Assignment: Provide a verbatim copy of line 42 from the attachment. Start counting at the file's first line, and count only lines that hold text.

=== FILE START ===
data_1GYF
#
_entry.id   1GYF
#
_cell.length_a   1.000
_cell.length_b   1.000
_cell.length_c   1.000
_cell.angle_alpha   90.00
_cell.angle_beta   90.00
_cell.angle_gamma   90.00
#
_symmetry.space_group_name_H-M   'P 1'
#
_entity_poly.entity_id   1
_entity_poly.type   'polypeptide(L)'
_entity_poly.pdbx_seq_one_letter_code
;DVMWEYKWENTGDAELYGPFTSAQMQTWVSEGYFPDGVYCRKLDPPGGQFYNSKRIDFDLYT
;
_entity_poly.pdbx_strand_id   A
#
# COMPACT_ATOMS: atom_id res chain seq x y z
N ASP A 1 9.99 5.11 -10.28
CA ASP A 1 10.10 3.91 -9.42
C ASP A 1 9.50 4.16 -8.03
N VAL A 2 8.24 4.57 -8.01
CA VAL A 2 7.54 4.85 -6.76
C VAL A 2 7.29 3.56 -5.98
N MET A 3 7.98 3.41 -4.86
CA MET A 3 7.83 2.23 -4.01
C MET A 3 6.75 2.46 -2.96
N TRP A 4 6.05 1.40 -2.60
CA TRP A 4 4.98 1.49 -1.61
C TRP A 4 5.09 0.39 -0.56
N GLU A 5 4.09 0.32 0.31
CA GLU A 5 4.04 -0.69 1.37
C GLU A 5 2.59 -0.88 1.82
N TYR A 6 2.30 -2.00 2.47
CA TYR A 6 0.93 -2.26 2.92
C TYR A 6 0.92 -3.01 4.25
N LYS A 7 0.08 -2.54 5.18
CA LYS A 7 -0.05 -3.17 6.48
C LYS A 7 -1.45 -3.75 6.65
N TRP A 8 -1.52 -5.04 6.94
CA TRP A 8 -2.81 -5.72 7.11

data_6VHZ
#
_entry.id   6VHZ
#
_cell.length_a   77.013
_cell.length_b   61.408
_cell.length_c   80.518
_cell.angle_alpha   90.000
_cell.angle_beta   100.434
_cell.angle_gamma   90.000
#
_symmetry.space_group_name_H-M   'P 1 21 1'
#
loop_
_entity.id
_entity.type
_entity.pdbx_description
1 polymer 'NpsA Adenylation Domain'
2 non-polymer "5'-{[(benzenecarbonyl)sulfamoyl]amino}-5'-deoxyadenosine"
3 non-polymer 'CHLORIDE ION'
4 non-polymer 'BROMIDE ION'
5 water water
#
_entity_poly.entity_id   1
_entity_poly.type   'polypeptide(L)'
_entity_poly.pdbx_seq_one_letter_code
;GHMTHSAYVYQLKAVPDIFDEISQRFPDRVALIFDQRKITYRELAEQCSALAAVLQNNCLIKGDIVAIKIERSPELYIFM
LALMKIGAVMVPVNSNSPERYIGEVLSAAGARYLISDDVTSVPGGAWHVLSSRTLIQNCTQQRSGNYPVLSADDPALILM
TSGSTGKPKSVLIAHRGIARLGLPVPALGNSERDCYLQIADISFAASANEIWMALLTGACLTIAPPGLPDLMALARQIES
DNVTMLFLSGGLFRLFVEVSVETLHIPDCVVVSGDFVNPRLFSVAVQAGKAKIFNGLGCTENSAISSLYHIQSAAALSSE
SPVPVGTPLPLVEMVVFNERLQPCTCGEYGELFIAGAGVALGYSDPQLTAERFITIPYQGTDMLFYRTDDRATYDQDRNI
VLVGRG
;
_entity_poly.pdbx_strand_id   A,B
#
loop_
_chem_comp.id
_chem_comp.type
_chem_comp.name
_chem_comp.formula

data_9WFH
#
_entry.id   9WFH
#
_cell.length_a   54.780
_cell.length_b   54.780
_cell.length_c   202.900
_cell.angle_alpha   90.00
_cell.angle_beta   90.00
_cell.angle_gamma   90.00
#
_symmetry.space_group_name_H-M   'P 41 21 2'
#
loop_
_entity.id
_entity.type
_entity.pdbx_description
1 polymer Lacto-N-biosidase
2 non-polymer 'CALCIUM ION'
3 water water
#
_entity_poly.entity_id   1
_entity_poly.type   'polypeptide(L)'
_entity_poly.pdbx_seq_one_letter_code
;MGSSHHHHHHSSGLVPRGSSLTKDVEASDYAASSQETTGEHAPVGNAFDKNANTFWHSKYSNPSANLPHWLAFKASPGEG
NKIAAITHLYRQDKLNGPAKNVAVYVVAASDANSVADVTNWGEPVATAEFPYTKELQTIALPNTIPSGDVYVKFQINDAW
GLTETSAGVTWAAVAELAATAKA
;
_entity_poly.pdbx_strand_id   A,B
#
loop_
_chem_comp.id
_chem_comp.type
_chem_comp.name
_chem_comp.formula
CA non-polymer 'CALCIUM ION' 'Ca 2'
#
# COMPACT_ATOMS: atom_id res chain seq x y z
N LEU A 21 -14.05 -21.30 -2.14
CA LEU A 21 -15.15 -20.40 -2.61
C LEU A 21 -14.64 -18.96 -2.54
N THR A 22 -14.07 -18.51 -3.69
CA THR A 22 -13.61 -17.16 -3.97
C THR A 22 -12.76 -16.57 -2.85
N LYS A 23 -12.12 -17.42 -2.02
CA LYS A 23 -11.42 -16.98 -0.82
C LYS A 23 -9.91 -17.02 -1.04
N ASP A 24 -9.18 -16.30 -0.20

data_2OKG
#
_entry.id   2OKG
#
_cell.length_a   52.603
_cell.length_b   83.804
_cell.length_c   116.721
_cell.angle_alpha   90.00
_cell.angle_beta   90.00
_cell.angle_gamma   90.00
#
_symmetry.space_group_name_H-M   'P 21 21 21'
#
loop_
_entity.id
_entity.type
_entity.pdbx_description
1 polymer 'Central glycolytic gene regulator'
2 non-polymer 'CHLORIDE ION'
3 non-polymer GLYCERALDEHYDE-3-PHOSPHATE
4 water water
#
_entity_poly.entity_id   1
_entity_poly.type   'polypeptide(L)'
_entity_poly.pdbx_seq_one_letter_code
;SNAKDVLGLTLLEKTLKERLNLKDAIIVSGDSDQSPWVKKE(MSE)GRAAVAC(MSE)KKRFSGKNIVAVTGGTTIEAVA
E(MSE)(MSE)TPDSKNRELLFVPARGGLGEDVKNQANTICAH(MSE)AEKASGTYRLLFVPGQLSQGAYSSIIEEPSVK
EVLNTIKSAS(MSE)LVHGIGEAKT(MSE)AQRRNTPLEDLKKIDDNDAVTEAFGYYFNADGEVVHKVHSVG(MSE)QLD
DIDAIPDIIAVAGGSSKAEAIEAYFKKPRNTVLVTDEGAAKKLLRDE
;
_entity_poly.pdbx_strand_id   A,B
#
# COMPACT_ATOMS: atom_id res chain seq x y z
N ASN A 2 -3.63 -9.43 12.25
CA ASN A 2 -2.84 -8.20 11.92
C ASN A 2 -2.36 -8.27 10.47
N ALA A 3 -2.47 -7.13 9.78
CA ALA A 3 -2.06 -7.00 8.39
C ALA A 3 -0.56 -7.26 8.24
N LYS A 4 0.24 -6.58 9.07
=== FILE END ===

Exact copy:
C LYS A 7 -1.45 -3.75 6.65